Tuesday, August 09, 2011

Death of Ulysses


After skimming through Book IX of the Odyssey to get a a glimpse of the 'grey sea' as Ulysses and his companions leave the island of the Cyclopes, I'd like to take a step back to Book V of the Odyssey.

Book V narrates Ulysses's voyage out on the open sea after he is set free from Calypso's island.

All Ulysses has at his disposal is a rickety raft he has created himself out of:

"...adler and poplar, tall pine trees
long dead and seasoned, that would float him high"

to ferry him over a very rough sea.

A narrative of the ordeal he undergoes ensues:

"A great wave drove at him with toppling crest
spinning him round, in one tremendous blow,
and he went plunging overboard, the oar-haft
wrenched from his grip"

"He had been flayed there, and his bones broken..
Then the backwash
hit him, ripping him under and far out."

"Swollen from head to foot he was and seawater
gushed from his mouth and nostrils"

Miraculously, Ulysses appears to survive this segment of the journey and Book V ends with with the king of Ithaca falling asleep after he made it ashore:

"In quiet sleep he sealed his cherished eyes."

At the end Book V a huge sense of disbelief reigns supreme in this reader's mind, a disbelief that the story can follow its course within the boundaries of fiction convention with Ulysses still alive.
In fact, the unfolding of the scenes in Book V appear to lead to only one possible and climactic outcome: the hero's death, symbolically rendered through:

In quiet sleep he sealed his cherished eyes.

This is perhaps the ending of Ulysses' story, cut short by drowning, well before his hypothetical return to Ithaca, the recounting of the fall of Troy and his eventful voyage.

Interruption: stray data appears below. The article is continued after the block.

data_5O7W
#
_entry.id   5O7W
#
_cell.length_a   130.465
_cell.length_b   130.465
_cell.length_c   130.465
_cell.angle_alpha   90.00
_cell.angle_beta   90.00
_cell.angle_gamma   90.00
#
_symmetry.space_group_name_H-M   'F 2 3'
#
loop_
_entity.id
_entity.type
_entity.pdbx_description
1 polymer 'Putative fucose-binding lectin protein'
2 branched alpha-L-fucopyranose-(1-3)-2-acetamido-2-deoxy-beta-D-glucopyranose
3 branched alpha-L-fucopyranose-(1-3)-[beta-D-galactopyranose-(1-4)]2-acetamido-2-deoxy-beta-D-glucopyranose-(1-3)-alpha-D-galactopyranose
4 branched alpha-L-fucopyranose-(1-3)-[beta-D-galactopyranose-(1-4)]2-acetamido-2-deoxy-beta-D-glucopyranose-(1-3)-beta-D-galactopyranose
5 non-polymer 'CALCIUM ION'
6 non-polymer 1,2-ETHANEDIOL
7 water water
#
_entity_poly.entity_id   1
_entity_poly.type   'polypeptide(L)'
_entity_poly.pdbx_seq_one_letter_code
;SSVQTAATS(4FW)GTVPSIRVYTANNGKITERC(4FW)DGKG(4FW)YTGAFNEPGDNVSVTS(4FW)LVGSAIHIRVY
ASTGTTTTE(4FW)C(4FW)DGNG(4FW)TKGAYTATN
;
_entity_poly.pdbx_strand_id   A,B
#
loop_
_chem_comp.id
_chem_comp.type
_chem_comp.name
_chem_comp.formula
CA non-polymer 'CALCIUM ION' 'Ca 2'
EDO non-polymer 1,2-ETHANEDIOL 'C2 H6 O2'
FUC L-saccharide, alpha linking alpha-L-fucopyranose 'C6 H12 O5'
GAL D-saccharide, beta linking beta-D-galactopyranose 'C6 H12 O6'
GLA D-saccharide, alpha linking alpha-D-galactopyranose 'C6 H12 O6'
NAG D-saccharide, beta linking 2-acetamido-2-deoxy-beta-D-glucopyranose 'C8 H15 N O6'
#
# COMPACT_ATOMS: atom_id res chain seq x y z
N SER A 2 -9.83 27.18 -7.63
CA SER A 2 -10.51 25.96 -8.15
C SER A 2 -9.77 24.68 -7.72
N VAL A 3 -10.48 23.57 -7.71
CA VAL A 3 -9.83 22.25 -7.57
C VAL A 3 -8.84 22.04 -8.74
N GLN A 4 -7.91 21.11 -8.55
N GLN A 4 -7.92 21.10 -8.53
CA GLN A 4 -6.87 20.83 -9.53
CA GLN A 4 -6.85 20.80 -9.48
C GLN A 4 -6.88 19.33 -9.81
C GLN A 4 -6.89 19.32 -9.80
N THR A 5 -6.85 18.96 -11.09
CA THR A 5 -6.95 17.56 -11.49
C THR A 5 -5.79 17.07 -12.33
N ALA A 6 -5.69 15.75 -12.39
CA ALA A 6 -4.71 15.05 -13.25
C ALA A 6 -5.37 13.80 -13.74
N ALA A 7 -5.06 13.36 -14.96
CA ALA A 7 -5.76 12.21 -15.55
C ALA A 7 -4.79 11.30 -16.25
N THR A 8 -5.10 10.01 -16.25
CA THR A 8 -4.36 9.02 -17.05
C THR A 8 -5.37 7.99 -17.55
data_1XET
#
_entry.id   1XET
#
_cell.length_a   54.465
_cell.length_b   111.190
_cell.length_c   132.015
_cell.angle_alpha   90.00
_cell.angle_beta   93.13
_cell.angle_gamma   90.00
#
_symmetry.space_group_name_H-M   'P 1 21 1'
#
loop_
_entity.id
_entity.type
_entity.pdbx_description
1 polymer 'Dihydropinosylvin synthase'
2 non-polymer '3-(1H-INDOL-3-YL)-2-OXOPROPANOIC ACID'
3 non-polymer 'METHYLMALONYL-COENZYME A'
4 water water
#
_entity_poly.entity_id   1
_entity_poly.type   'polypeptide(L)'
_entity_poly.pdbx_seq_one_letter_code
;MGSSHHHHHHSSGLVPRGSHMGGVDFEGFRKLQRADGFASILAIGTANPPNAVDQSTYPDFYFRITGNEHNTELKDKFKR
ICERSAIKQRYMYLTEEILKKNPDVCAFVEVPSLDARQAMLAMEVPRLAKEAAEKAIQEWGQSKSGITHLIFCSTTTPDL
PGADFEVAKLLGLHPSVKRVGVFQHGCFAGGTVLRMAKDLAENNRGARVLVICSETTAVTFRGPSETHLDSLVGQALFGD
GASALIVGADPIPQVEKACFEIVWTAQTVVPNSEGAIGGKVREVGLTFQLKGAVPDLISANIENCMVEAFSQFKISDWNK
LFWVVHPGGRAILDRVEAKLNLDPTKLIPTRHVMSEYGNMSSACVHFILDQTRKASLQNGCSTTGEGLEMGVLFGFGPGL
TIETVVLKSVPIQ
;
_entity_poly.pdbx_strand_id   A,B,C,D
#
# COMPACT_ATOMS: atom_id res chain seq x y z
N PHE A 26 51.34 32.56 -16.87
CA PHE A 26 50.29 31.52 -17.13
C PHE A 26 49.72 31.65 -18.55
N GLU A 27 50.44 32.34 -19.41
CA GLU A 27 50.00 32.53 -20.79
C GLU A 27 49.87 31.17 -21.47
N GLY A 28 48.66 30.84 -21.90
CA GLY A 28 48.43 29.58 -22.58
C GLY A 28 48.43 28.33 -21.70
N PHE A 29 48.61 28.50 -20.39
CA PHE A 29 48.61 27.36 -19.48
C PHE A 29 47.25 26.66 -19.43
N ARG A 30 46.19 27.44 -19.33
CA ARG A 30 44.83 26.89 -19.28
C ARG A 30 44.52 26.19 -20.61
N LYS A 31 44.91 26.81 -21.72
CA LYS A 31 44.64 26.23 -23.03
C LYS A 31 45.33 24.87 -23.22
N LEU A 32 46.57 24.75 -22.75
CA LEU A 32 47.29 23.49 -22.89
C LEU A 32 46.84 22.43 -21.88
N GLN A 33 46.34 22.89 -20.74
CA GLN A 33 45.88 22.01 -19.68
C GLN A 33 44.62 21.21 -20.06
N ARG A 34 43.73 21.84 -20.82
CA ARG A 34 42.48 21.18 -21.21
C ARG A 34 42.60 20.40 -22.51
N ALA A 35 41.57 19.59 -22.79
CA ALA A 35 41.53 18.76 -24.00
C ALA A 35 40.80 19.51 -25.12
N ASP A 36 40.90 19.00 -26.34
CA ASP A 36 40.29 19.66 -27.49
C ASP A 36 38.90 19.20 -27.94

Yet the story does go on in Book VI, where the clock is turned back to where it all started: sailing off from Troy.

It feels as if, at this moment of narrative cesura, the fictional & poetic discourse takes on the attributes of a cult of the dead. 

The king of Ithaca, a protagonist of The Trojan War could not have died a simple and anonymous death, submerged by waves.

 He would have to be reborn to the story, all naked, at the beginning of Book VI.

The almost certainty of Ulysses being forever lost, as apparent in Books I and II of the Odyssey, is awkwardly negated by the fabricated and his not quite credible re-appearance in Ithaca.
If Ulysses is alive, why can't Penelope recognize him upon his return to Ithaca?
 Who is the stranger (or perhaps the impostor) that has taken Ulysses' place, the stranger that she has to put to test to prove his identity?

This stranger is an unconvincing king, a fictional surrogate in the construction of the Odyssey, meant to replace the one who:

In quiet sleep he sealed his cherished eyes.

Somewhere in Book V of the Odyssey, a prophecy comes forth that Ulysses will die from a death coming from sea, after he returns to Ithaca. (In auctorial terms this might be read as a deferral of the death which may have already taken place.)

Would then the subsequent chapters be meant to act as a funeral oratio?

It little profits perhaps  that in this post we bring forth the idea of poetry and fiction as a vehicle for the cult of the dead.

And in  the end, who needs all this heroic stuff?

Perhaps some of us  would much rather choose the approach laid out in Margaret Atwood's poem Circe:

"I search instead for the others,
the ones left over
the ones who have escaped from these
mythologies with barely their lives;
they have real faces and hands, they think of themselves as
wrong somehow"


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